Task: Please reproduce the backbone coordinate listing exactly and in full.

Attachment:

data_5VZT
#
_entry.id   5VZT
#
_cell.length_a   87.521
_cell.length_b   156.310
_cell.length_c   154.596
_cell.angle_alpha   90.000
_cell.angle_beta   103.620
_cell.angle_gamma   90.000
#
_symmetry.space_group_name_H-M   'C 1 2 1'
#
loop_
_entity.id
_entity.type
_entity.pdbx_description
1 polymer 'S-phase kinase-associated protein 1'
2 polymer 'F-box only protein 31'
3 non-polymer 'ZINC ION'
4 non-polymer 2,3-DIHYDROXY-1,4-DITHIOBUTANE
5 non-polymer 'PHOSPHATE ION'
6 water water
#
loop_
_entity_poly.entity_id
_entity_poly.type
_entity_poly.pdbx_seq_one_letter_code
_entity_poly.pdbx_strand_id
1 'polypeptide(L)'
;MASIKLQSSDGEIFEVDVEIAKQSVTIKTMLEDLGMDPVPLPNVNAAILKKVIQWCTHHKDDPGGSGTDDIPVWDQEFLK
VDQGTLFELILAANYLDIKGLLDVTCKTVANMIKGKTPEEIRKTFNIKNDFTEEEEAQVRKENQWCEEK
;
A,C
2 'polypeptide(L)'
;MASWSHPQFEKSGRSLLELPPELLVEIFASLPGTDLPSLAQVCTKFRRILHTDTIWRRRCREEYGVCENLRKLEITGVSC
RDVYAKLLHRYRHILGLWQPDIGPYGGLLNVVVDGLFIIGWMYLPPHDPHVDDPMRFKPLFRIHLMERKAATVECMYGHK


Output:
data_5VZT
#
_entry.id   5VZT
#
_cell.length_a   87.521
_cell.length_b   156.310
_cell.length_c   154.596
_cell.angle_alpha   90.000
_cell.angle_beta   103.620
_cell.angle_gamma   90.000
#
_symmetry.space_group_name_H-M   'C 1 2 1'
#
loop_
_entity.id
_entity.type
_entity.pdbx_description
1 polymer 'S-phase kinase-associated protein 1'
2 polymer 'F-box only protein 31'
3 non-polymer 'ZINC ION'
4 non-polymer 2,3-DIHYDROXY-1,4-DITHIOBUTANE
5 non-polymer 'PHOSPHATE ION'
6 water water
#
loop_
_entity_poly.entity_id
_entity_poly.type
_entity_poly.pdbx_seq_one_letter_code
_entity_poly.pdbx_strand_id
1 'polypeptide(L)'
;MASIKLQSSDGEIFEVDVEIAKQSVTIKTMLEDLGMDPVPLPNVNAAILKKVIQWCTHHKDDPGGSGTDDIPVWDQEFLK
VDQGTLFELILAANYLDIKGLLDVTCKTVANMIKGKTPEEIRKTFNIKNDFTEEEEAQVRKENQWCEEK
;
A,C
2 'polypeptide(L)'
;MASWSHPQFEKSGRSLLELPPELLVEIFASLPGTDLPSLAQVCTKFRRILHTDTIWRRRCREEYGVCENLRKLEITGVSC
RDVYAKLLHRYRHILGLWQPDIGPYGGLLNVVVDGLFIIGWMYLPPHDPHVDDPMRFKPLFRIHLMERKAATVECMYGHK